Opinion: The Olympics should allow pro athletes to compete


CBS Chicago

Sidney Crosby challenges Patrick Kane during the US vs. Canada game at the 2014 Winter Olympics in Sochi

Aiden Spizz, Staff Writer

Pro athletes should compete in the Olympics, as exhibited in the controversy surrounding ice hockey at the Winter Olympics this year. Ice Hockey has been an Olympic sport since the 1920s, and has appeared in 24 Games.  Professional hockey players have played in the games since 1998. However, in February, when the Olympics were held in Pyeongchang, the National Hockey League did not allow their players to participate. This has sparked much debate about whether NHL players should or should not be allowed to play in this international event.  There are many pros and cons of them playing in the Olympics.

There are many benefits of NHL players being able to participate in the Olympics.  Without NHL players, there isn’t as much talent.  The NHL is considered the best hockey league in the world, and it contains about 950 players, who play at one point every season. Without the 1,000 best players from different countries, the entertainment value will never be as great.  This would affect many countries as there are 17 countries represented in the NHL, such as Canada, the United States, Sweden, Finland, Russia, Czech Republic, Switzerland, Slovakia, Germany, Denmark,  Austria, France, Australia, Latvia, Slovenia, Norway, and the Netherlands. Americans and Canadians account for about 70% of NHL players. Competing in the Olympics would allow these nations to likely win 6 of possible 10 medals. “I do think [professional athletes] should be allowed to play in the Olympics because it’s so entertaining for both the fans and the athletes,” said freshman David Weiner.  “Also, they get to experience the Olympic atmosphere.  The players get to play with different players in the league, not just the players on their team.” Olympic athletes always say competing is a great experience, whetherthey win or lose.  Especially with the short careers of hockey players, they may not have many chances to get to the Olympics because it’s only once every four years.

On the other hand, there are many cons if NHL players were to play in the Olympics.  There are already many injuries in the NHL, and, in order to win the gold medal, a team must play six to seven games. This large number of extra games can increase the amount of injuries. If there were to be an Olympic break for the NHL season, it would be in lieu of the annual All Star Game. However, the All Star Game break was four days, while a break for the Olympics would have been at least 16 days. That is a great lay off, and would extend the NHL season by about two to three weeks.  Currently, 1,271 games are spread over seven months, and there is still the postseason after. If they were to take a break for the Olympics, the NHL season may become too long. “I think [NHL players] should be able to represent their country and play the sport they are committed to,” voiced freshman Josh Rosen.  “The NHL should definitely have an Olympic break.” However, NHL players work hard, and all of their practice hours should go toward winning the Stanley Cup, not the Olympics.  Also, an Olympic break would mean the NHL would have to take all of February off, so the season may become much longer than it needs to be.  These are just a few of many cons of have professional athletes participate in the Olympics.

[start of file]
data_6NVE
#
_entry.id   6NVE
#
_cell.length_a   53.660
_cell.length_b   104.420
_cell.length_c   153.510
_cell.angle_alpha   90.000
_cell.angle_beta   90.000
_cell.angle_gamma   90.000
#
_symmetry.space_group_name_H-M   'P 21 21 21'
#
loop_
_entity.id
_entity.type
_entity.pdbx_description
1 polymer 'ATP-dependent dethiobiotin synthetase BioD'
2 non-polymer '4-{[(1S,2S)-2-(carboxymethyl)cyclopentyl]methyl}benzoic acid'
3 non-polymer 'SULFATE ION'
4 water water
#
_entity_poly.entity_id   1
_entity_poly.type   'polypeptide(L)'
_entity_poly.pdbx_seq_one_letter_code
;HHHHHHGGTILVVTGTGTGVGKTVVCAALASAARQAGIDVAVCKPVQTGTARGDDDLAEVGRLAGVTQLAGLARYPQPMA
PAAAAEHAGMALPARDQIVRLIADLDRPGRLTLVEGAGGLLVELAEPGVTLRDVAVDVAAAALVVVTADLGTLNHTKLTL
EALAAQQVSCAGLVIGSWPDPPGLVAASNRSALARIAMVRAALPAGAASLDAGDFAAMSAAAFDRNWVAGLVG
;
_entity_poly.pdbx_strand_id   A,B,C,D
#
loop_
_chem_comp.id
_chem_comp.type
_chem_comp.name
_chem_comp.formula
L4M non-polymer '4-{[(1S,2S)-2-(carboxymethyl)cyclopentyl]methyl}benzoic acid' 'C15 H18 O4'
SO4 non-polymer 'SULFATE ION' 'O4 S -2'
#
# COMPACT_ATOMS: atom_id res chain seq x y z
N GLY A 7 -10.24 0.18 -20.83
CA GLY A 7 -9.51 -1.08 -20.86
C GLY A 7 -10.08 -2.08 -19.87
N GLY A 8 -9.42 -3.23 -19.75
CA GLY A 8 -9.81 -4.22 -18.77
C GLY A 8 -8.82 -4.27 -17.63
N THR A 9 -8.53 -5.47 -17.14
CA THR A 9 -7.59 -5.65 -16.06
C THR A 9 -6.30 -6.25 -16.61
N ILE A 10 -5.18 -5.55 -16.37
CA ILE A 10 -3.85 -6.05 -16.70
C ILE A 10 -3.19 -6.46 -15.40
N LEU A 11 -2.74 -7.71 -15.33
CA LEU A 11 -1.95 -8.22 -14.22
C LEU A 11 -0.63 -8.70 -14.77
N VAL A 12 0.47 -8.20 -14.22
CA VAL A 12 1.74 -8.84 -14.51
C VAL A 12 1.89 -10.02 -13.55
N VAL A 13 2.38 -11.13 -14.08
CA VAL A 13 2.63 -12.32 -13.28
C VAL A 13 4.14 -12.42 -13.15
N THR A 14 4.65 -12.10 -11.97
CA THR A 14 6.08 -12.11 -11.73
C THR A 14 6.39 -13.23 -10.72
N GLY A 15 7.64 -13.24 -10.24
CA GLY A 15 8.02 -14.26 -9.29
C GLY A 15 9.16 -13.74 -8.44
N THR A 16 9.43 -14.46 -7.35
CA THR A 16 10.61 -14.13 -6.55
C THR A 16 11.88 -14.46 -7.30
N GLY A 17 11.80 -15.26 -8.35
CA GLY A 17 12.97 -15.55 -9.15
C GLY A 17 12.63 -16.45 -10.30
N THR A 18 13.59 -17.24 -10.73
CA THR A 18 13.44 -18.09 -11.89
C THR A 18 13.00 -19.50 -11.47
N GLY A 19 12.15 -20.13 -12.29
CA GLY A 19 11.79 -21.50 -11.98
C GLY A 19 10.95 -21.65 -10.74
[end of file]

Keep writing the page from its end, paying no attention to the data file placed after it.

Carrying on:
Overall, the NHL should allow their athletes to participate in the Olympics.  Seeing some of the most talented players in the world play with people from other teams would be greatly entertaining.  In addition, fans of the NHL would love to see extra games of their favorite players representing their countries. The NHL could start playing more games per week, or start the season earlier in order to fit in an Olympic break to solve for the issue of an extended season. The NHL should definitely consider allowing their players to participate in the Olympics during the 2022 Winter Olympic Games, which will be held in Beijing.